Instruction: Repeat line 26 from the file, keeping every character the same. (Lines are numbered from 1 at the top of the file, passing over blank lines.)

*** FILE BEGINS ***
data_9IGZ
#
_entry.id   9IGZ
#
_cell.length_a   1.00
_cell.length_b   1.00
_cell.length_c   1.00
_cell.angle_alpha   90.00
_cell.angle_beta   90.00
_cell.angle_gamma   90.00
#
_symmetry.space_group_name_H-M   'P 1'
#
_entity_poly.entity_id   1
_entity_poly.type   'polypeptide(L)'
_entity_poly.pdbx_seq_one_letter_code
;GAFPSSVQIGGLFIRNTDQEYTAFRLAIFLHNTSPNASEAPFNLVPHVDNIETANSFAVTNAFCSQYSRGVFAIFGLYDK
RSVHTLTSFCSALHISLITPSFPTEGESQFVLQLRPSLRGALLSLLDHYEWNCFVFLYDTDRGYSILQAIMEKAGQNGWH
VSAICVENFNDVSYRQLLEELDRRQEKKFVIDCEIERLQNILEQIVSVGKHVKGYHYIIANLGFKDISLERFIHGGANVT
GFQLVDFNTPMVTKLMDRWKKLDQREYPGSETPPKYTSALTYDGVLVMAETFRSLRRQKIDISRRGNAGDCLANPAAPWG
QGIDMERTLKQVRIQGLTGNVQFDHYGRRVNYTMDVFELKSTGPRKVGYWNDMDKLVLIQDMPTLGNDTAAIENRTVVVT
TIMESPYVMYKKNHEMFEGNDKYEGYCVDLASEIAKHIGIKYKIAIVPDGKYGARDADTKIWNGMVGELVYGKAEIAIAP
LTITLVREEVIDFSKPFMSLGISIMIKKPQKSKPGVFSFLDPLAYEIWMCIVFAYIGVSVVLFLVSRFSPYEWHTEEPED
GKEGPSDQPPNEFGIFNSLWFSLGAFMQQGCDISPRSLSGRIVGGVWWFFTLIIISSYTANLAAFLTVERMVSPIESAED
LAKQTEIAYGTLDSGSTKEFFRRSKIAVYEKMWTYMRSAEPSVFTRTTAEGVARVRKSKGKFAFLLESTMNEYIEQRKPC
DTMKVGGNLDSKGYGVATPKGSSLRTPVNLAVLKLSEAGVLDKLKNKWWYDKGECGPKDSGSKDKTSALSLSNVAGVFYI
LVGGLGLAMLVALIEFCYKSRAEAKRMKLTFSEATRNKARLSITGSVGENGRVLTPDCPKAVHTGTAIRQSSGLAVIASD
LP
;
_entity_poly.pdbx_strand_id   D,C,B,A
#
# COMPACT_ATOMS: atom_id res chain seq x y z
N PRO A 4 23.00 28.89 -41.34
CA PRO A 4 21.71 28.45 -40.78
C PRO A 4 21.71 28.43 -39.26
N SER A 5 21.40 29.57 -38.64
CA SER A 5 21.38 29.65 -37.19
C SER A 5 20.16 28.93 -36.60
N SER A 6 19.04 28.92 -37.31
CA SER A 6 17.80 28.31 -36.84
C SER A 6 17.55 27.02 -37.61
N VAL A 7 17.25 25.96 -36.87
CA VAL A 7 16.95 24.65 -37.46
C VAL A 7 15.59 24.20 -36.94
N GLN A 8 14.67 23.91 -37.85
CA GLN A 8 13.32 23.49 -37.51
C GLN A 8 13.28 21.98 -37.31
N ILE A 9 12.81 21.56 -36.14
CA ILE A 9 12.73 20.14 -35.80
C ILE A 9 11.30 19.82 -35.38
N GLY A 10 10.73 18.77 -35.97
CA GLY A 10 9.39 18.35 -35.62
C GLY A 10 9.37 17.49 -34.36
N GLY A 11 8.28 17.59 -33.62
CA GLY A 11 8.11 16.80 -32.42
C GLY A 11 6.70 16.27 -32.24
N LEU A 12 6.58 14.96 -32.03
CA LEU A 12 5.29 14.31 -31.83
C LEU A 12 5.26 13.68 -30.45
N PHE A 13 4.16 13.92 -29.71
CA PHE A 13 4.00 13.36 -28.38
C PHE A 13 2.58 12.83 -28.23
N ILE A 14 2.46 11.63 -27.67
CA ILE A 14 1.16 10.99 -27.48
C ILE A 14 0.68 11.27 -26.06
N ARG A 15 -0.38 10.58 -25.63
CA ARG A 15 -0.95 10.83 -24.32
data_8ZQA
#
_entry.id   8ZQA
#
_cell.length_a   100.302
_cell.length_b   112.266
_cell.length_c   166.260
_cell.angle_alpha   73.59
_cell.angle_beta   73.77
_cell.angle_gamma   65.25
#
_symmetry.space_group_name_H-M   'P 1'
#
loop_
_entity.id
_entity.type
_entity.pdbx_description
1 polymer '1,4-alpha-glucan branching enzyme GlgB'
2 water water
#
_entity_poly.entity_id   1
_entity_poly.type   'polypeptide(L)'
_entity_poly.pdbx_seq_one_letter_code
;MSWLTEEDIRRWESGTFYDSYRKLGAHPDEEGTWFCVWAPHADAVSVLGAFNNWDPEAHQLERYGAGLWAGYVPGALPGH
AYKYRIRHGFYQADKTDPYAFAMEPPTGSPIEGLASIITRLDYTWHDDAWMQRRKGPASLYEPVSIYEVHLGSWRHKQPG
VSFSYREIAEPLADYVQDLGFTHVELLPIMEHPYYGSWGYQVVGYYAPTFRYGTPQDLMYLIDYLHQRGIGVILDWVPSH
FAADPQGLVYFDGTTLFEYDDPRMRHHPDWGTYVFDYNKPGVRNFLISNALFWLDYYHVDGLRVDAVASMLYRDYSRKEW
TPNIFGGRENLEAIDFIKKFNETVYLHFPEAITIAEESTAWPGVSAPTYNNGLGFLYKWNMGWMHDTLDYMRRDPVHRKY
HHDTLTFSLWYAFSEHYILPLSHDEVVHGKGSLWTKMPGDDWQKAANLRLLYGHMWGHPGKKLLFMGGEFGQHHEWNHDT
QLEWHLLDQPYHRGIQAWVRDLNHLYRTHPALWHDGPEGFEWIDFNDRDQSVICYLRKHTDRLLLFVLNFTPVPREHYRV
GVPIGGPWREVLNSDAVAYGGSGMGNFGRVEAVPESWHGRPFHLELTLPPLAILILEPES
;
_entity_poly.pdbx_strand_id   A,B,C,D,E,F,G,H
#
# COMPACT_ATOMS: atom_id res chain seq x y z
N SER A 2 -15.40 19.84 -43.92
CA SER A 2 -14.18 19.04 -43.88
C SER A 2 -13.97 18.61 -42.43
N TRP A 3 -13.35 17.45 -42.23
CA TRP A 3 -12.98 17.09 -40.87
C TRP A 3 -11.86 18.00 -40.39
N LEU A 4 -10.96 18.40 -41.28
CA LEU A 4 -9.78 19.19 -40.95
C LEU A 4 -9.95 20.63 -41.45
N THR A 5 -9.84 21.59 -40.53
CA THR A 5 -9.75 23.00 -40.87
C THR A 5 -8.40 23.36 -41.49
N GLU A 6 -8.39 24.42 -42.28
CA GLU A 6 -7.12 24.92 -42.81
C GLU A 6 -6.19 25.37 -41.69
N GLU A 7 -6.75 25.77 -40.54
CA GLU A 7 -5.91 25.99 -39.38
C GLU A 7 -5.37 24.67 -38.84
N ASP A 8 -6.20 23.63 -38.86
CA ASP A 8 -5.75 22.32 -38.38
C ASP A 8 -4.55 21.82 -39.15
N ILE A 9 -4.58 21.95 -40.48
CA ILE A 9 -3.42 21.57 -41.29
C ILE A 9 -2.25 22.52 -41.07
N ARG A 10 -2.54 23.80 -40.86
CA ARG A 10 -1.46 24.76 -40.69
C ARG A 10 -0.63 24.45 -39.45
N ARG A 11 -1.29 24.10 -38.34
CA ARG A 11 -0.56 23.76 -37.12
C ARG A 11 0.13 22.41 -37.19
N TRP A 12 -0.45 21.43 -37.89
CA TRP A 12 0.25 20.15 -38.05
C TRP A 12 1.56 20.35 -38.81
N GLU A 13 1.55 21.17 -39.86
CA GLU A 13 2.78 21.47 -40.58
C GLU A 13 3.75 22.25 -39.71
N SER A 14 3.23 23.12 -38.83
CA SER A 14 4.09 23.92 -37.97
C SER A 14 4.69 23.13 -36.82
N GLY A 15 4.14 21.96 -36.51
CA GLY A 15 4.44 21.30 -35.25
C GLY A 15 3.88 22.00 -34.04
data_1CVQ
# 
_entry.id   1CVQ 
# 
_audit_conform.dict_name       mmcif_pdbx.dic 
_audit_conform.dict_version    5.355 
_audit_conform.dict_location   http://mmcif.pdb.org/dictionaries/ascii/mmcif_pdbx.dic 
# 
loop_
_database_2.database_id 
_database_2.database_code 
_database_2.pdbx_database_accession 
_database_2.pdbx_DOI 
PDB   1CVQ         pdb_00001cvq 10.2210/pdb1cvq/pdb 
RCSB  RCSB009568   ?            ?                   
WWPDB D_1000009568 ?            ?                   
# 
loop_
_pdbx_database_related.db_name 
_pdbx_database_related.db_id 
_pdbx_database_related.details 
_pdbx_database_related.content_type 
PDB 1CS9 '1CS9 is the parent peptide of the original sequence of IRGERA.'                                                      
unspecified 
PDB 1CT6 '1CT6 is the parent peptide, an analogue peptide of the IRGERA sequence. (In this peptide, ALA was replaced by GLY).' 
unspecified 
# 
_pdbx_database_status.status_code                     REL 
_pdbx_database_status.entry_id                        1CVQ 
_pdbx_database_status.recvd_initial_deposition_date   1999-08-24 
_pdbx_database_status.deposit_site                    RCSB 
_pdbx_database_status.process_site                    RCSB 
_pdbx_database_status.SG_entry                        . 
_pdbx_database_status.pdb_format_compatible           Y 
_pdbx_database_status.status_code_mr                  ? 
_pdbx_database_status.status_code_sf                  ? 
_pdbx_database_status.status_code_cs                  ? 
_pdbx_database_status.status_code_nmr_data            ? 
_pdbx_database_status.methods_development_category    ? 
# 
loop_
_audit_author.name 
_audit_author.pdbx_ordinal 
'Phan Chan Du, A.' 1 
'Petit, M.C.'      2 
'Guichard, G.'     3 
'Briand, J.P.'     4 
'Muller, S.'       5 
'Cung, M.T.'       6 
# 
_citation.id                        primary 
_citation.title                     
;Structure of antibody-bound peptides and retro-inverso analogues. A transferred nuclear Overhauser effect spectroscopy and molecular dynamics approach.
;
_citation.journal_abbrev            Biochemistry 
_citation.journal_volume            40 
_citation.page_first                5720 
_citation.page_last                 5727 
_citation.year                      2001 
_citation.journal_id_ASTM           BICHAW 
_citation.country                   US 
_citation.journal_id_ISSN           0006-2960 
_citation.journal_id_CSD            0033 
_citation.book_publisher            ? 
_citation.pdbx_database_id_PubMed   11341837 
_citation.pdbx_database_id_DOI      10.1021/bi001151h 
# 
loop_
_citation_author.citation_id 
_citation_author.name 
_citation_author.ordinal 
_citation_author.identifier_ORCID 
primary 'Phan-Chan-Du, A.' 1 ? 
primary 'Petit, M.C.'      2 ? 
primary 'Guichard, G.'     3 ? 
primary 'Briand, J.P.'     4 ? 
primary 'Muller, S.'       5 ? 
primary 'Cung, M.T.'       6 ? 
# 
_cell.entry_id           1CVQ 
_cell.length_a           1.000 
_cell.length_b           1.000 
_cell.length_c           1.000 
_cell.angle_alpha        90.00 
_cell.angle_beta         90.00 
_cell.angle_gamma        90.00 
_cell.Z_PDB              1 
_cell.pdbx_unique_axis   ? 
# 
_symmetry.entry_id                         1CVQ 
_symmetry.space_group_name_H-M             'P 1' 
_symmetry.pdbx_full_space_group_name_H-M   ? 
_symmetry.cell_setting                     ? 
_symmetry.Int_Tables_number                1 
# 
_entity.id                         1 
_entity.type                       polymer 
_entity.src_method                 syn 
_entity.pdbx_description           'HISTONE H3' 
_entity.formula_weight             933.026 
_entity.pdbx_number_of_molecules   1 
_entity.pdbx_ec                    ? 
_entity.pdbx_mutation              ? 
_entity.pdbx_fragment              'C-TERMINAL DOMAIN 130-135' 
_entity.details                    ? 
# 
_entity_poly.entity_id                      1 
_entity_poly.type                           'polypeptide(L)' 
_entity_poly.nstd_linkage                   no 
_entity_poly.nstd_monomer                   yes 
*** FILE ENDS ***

DTMKVGGNLDSKGYGVATPKGSSLRTPVNLAVLKLSEAGVLDKLKNKWWYDKGECGPKDSGSKDKTSALSLSNVAGVFYI